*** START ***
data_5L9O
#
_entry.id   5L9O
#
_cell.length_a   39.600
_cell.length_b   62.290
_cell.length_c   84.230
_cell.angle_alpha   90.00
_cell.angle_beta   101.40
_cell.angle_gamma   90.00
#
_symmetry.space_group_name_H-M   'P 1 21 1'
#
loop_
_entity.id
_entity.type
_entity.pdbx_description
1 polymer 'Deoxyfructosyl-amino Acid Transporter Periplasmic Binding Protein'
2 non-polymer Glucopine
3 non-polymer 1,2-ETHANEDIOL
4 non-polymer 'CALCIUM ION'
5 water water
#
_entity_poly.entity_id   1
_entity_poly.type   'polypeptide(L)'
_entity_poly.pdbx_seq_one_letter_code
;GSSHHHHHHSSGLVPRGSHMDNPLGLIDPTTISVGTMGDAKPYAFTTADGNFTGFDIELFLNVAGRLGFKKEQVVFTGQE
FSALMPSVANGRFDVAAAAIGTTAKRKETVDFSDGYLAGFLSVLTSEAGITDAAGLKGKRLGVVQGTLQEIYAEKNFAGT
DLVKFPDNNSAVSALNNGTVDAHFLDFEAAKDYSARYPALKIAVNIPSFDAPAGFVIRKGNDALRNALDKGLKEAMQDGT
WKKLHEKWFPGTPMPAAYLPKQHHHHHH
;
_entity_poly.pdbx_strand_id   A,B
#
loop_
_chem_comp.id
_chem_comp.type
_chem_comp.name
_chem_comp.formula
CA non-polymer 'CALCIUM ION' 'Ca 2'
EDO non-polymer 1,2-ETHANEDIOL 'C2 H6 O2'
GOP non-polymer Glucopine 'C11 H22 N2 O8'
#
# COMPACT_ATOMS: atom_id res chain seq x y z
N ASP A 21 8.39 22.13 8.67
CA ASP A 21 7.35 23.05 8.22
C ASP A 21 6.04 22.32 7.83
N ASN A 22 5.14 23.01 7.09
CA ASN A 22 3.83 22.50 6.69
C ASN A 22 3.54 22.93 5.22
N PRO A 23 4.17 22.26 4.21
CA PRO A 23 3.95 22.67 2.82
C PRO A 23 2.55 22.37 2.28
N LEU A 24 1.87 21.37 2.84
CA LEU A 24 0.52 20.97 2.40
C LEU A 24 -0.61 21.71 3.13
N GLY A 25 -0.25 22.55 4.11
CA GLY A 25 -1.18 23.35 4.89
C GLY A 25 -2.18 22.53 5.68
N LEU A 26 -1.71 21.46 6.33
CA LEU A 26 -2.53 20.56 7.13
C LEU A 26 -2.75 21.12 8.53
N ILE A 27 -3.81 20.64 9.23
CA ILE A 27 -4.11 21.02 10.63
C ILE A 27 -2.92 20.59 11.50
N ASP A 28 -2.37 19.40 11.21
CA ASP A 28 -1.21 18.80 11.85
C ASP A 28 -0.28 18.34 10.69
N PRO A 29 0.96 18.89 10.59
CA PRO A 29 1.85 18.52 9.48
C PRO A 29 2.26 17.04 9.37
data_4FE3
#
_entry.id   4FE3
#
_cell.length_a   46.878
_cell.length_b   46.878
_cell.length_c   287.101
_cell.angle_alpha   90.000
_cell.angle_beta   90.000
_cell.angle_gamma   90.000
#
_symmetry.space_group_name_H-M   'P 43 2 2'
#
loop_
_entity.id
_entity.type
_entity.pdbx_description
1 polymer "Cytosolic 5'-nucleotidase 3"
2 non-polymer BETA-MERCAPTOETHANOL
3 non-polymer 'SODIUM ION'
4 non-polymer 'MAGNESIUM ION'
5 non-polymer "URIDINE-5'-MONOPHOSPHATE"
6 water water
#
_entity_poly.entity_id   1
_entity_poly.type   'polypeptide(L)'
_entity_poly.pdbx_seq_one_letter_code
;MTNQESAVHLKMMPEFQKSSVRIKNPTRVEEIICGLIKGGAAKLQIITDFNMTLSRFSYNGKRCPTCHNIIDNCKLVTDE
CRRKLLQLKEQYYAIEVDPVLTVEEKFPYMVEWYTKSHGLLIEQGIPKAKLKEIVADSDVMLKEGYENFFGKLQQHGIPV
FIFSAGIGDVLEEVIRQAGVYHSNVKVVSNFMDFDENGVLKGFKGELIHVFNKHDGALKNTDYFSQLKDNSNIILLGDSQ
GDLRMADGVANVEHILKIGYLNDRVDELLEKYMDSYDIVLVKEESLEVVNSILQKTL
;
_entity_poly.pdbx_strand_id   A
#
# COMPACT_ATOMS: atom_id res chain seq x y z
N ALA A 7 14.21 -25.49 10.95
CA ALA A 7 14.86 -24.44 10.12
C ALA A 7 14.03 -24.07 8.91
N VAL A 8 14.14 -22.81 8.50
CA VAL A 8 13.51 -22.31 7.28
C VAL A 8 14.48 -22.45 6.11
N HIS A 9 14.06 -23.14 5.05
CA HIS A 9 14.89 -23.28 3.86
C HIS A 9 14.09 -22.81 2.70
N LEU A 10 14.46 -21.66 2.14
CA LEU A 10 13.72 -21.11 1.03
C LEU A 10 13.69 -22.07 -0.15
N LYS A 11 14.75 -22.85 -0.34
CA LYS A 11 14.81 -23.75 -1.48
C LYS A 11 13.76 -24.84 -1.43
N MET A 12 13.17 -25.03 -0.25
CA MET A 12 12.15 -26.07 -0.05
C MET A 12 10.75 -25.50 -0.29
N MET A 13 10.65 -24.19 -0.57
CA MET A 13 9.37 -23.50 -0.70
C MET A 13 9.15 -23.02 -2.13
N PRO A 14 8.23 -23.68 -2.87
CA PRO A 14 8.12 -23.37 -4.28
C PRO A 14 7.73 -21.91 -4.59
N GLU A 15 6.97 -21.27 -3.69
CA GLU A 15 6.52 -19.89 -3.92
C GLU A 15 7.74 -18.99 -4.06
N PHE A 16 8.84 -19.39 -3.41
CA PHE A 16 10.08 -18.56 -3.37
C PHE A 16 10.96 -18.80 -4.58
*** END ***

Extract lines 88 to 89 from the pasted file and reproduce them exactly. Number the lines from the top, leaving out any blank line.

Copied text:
1 polymer "Cytosolic 5'-nucleotidase 3"
2 non-polymer BETA-MERCAPTOETHANOL